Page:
DENVER, Colo. — Businesses need to be aware of the extent to which identity misrepresentation and identity theft can affect their operations and profitability, as well as their customers or clients, according to Bryan Thornton, director of information security planning for Denver-based idBUSINESS ( Thornton is available to speak with news media and other business information aggregators regarding the FTC extension and the risks faced by businesses in coping with rampant identity theft schemes.

idBUSINESS Denver“Since the FTC has delayed the deadline for Red Flag Rules compliance until August 1, 2009, it will be tempting for businesses and organizations to put them on the back burner until another deadline looms,” says Thornton. “Unfortunately, identity theft is not abating even if the enforcement of a regulation is postponed.”

Businesses that insist on treating Red Flag Rules requirements as merely an issue of FTC compliance are misunderstanding the far greater risk of identity compromise and identity misrepresentation to their operation, he explains.

According to an April 30 announcement (,

“The Federal Trade Commission will delay enforcement of the new ‘Red Flags Rule’ until August 1, 2009, to give creditors and financial institutions more time to develop and implement written identity theft prevention programs. For entities that have a low risk of identity theft, such as businesses that know their customers personally, the Commission will soon release a template to help them comply with the law. Today’s announcement does not affect other federal agencies’ enforcement of the original November 1, 2008 compliance deadline for institutions subject to their oversight.”

Enacted by Congress, and enforced by the Federal Trade Commission, the Red Flag Rules are an effort to activate businesses to respond in their own, and their customers’, best interest, Thornton explains. They are neither the cause of the challenges they address, nor are they the solution.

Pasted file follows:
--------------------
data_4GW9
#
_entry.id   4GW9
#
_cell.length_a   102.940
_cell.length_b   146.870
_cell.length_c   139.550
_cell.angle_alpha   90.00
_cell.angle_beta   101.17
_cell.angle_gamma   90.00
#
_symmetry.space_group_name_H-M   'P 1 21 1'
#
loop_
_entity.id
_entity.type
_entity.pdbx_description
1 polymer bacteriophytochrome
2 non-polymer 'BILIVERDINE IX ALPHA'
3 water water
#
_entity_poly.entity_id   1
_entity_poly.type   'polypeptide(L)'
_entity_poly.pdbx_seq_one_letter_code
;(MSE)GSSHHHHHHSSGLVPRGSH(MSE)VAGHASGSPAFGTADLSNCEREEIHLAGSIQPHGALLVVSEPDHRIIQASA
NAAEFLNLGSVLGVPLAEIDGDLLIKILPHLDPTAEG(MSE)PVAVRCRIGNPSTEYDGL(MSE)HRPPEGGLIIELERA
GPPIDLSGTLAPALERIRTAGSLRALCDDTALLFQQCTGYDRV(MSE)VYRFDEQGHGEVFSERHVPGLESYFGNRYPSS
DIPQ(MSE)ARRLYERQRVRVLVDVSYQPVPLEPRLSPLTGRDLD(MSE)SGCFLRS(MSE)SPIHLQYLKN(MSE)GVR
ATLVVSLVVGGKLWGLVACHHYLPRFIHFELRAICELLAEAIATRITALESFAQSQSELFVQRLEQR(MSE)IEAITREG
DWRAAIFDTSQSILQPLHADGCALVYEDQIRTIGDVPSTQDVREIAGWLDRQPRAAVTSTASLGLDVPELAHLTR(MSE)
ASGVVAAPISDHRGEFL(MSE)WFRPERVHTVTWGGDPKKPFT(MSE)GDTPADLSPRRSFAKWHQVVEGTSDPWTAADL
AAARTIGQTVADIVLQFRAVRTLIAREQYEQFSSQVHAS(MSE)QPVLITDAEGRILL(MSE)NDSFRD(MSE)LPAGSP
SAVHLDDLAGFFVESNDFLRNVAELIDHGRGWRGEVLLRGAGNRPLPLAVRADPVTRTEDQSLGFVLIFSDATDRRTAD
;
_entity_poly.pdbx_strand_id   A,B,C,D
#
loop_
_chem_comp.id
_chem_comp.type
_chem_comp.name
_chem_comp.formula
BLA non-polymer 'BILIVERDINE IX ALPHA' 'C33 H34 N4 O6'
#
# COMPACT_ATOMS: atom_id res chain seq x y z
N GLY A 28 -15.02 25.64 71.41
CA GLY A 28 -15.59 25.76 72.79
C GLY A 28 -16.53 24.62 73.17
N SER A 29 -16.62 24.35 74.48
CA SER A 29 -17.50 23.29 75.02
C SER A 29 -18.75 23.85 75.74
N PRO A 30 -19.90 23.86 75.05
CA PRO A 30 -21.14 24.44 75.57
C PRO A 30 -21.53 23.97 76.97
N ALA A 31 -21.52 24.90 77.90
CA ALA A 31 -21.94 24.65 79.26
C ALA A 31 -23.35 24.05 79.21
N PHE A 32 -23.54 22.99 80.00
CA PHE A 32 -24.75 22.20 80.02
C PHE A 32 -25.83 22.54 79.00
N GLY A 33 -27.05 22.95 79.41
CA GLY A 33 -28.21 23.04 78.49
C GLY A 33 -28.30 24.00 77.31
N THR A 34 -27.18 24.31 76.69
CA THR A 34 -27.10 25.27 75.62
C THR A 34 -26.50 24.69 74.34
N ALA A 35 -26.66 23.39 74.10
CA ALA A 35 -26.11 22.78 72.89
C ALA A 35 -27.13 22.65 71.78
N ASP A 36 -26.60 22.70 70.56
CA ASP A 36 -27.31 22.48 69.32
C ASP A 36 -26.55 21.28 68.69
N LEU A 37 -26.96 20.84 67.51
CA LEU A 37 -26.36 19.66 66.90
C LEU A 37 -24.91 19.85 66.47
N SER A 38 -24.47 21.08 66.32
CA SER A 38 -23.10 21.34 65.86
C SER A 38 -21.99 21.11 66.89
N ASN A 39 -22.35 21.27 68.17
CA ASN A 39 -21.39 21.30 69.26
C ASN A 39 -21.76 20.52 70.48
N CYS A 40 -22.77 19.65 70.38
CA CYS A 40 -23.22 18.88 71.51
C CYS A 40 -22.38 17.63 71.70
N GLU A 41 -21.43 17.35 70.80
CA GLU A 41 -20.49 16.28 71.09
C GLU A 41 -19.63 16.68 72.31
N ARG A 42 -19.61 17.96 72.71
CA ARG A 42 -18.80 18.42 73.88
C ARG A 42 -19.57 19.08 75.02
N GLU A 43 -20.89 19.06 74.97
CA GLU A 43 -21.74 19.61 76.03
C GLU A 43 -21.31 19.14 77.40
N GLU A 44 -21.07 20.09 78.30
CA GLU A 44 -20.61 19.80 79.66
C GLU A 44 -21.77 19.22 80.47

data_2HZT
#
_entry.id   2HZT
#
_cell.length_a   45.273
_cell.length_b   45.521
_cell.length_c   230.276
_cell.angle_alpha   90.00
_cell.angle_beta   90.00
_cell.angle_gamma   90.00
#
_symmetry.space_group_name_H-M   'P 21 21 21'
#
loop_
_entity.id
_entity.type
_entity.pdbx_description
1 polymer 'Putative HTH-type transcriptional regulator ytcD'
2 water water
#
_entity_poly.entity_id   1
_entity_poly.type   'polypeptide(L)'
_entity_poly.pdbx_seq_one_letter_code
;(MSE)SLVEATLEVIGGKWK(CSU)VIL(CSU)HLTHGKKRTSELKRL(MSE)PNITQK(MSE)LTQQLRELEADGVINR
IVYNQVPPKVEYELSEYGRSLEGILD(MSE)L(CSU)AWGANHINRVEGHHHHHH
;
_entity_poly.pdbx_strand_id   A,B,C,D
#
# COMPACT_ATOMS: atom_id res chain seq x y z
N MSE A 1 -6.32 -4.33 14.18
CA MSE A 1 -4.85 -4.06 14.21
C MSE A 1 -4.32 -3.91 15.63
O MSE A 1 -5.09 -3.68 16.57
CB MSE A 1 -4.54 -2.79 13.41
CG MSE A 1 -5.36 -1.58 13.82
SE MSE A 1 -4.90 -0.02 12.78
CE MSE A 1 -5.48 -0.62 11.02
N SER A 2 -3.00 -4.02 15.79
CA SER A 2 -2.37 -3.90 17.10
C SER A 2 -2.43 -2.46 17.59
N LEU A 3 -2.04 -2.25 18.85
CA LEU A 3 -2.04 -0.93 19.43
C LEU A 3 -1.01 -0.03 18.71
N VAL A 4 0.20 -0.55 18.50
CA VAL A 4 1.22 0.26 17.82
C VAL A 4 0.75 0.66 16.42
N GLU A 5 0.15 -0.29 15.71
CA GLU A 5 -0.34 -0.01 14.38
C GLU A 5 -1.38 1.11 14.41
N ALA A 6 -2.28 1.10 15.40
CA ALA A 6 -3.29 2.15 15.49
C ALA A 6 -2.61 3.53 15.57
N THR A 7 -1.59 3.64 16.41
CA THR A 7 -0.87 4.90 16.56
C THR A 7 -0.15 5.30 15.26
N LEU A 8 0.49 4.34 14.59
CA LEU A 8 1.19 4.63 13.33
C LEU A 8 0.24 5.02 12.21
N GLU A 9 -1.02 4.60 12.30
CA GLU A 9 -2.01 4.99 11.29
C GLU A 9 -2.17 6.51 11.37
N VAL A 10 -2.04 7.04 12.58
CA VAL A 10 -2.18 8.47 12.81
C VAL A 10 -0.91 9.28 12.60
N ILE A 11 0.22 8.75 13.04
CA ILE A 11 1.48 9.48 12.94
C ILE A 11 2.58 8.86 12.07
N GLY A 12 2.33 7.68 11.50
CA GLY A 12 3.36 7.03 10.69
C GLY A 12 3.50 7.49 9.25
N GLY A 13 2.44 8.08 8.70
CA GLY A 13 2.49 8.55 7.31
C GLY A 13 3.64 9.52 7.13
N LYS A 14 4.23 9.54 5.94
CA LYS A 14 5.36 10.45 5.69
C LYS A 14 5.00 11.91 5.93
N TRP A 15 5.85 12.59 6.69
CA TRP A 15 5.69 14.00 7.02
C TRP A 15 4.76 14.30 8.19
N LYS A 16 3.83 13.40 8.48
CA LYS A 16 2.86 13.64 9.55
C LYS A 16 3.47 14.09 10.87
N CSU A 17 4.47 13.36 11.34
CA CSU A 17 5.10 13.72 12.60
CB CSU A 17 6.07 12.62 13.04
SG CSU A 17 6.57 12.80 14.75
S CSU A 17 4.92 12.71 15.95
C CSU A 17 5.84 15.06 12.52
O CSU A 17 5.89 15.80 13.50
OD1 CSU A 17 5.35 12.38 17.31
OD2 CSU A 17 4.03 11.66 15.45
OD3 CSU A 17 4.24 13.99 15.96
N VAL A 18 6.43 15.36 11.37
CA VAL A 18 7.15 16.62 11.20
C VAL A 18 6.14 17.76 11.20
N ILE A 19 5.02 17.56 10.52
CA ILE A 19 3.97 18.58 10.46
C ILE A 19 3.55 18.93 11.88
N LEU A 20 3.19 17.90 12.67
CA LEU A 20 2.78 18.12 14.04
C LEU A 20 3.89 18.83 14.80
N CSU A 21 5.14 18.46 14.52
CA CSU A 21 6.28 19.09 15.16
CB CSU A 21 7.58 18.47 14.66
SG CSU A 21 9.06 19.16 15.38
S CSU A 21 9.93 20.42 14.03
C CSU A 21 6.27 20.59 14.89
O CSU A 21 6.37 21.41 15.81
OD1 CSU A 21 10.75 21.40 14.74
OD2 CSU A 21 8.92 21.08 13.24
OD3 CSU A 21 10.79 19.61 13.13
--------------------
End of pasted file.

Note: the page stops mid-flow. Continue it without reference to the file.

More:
“The front line of identity theft and identity misrepresentation has shifted to encompass physical points of sale or points of service, meaning that businesses must completely restructure their behavior and thought processes around information security. By focusing purely on regulatory sticks and carrots, businesses are failing to adopt a more vigilant perspective on information security, both physical and digital,” he said.

Developing a Red Flag Rules policy, and understanding how that policy fits within your overall business operations, is a good place to begin building that perspective, Thornton proposes. Businesses must ask themselves critical questions to challenge their understanding of how identity theft might penetrate their operations: Can you be certain that your customers are who they say they are? How much exposure does your place of work receive from third party vendors such as maintenance personnel or third party service providers? What is left on your employees’ desks at the end of the day? How many different points of access are there to your computer and digital information networks?


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Send2Press(R) is the originating wire service for this story, Copr. 2009.